The fundamental theorem of algebra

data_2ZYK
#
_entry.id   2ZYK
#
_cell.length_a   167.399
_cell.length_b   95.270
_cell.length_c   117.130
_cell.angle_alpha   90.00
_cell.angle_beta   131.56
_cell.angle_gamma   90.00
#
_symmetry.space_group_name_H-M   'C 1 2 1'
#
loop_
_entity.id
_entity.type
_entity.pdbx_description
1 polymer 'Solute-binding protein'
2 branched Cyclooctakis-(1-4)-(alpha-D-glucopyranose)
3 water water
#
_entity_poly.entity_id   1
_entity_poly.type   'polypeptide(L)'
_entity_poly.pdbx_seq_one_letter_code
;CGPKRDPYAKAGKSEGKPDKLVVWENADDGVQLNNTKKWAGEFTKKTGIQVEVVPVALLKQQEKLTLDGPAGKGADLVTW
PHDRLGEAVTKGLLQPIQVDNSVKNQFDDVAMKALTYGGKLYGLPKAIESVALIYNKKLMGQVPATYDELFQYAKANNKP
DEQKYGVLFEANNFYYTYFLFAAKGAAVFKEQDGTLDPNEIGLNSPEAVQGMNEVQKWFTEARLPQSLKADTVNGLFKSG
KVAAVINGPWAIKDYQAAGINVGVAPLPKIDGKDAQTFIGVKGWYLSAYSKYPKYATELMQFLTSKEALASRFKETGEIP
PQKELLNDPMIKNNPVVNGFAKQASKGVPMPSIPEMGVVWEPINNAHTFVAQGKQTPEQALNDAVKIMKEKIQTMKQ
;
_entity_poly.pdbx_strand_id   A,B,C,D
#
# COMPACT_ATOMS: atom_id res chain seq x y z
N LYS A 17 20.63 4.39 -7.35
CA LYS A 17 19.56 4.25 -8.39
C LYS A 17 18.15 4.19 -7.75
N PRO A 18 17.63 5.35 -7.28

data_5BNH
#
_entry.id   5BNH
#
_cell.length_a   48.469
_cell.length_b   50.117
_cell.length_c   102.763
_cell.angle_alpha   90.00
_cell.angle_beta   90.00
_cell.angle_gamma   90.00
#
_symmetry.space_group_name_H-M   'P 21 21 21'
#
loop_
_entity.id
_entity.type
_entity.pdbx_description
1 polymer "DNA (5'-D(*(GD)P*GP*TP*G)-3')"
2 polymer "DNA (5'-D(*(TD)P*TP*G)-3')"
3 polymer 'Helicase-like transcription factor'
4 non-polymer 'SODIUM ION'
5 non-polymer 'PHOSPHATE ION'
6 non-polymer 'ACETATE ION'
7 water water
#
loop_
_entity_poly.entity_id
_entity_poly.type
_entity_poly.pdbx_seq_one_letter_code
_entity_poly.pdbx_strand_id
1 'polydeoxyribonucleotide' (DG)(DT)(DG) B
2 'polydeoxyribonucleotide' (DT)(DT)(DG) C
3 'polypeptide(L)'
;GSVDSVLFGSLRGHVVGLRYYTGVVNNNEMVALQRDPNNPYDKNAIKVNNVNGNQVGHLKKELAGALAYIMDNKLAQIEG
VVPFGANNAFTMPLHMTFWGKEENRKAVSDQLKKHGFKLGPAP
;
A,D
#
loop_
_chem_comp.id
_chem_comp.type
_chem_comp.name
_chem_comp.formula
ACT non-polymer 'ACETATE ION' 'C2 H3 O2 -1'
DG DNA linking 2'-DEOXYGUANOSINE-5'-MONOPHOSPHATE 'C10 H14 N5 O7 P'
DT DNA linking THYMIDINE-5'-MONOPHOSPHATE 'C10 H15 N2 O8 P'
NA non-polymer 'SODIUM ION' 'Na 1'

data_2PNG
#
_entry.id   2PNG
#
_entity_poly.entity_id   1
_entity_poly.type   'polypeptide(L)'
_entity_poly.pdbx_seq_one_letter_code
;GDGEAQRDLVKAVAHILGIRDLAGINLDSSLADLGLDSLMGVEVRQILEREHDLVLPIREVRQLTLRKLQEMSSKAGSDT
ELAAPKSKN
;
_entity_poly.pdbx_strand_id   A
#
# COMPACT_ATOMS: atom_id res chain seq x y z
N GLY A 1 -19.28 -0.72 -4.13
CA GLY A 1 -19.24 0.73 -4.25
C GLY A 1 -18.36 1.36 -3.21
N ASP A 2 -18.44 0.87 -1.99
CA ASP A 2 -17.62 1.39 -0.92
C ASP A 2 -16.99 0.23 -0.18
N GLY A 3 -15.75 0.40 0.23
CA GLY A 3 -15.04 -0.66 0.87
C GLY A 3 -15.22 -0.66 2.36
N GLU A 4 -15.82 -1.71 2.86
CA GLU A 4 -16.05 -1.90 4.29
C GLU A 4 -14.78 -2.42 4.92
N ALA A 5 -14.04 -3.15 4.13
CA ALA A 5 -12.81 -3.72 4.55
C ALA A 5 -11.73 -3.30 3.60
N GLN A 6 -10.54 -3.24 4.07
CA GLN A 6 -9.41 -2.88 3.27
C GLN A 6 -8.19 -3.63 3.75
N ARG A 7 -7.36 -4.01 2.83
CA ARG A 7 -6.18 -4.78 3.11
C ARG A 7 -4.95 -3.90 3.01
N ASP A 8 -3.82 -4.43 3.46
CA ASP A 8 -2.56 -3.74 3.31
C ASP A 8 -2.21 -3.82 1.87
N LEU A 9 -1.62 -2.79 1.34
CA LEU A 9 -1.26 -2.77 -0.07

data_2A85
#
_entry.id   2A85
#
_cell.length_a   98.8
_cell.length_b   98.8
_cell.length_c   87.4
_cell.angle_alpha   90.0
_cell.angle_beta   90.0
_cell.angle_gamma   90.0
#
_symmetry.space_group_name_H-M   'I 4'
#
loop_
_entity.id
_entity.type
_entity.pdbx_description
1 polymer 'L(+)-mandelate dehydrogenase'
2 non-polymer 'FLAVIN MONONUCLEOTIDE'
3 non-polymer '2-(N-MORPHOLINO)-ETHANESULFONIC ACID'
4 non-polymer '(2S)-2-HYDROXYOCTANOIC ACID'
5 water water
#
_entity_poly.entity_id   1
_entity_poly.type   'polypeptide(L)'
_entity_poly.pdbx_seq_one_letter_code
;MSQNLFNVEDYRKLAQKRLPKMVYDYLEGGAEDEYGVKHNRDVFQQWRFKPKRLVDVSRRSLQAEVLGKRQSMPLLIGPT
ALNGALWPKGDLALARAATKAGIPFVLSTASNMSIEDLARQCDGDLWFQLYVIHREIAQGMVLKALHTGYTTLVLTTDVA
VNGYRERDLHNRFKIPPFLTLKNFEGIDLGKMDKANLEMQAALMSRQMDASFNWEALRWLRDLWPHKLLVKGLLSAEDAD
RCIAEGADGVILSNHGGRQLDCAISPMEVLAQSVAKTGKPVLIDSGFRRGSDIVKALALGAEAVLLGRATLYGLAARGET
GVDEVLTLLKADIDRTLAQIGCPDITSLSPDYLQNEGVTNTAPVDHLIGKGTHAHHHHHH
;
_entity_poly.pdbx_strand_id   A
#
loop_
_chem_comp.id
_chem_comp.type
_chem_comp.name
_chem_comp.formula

Voiceover:The fundamental theorem of algebra. Fundamental, I'll write it out, theorem of algebra tells us that if we have an nth-degree polynomial, so let's write it out. So let's say I have the function p of x and it's defined by an nth-degree polynomial. So let's say it's a x to the n plus b x to the n minus one and you just go all the way to some constant term at the end. So this is an nth-degree polynomial. The fundamental theorem of algebra tells us that this nth-degree polynomial is going to have n exactly n roots, or another way to think about it, there are going to be exactly n values for x, which will make this polynomial, make this expression on the right, be equal to zero. So at first you might say, "Okay, that makes sense." You've seen second-degree polynomials, whose graphs might look something like this. So, that's the y axis and that's the x axis. We know a second-degree polynomial would define a parabola, so it might look something like this and you could buy that. Okay, this is a second-degree, that's second degree, and you see that this function equals zero at exactly two places. It has exactly two roots. It has two roots, so that seems consistent with the fundamental theorem of algebra, and you could also imagine a third-degree polynomial looking like this. So that's my y axis. This is my x axis. You could imagine a third-degree polynomial looking something like this. Bam, bam, bam, and it just keeps going. And here you see it's a third-degree polynomial, and you'll see it has one, two, three roots. And I could have a fourth-degree polynomial. Maybe it looks something like this, where it goes something like this, and you say, "Okay, that makes sense." It will have one, two, three, four roots. But then you might start to remember things that don't always behave in this way. For example, many, many, many times we've seen parabolas, we've seen second-degree polynomials that look more like this, where they don't seem to intersect the x axis. So this seems to conflict with the fundamental theorem of algebra. The fundamental theorem of algebra says if we have a second-degree polynomial then we should have exactly two roots. Now, this is the key. The fundamental theorem of algebra, it extends our number system. We're not just talking about real roots, we're talking about complex roots, and in particular, the fundamental theorem of algebra allows even these coefficients to be complex. And so when we're looking at these first examples, these were all real roots, and real numbers are a subset of complex numbers. So here you had two real roots. Here you had three real roots. In this orange function, you had four real roots. In this yellow function, this yellow parabola right over here, the second-degree polynomial, we have no real roots. That's why you don't see it intersecting the x axis, but we will have two complex roots. So this one right over here will have two complex roots. And the complex roots, the non-real complex roots, because really real numbers are a subset of complex numbers, these always come in pairs, and we'll see that in future videos. So for example, if you have a third-degree polynomial, It might look something like this. A third-degree polynomial might look something like this, where it has one real root, but then the fundamental theorem of algebra tell us it necessarily has two other roots because it is a third degree, so we know that the other two roots must be non-real, complex roots. Now, could you have a situation where you have a third-degree polynomial with three complex roots? So, can you have three non-real complex roots? Is this possible for a third-degree polynomial? Well, the answer is no because complex roots, as we'll see in the next few videos, always come in pairs. They're coming in pairs where they are conjugates of each other. So, you could have a fourth-degree polynomial that has no real roots, for example. Something might look something like this. In this case, you would have two pairs of complex roots or you would have four non-real complex roots and you could group them into two pairs where in each pair you have conjugates, and we'll see that in the next video.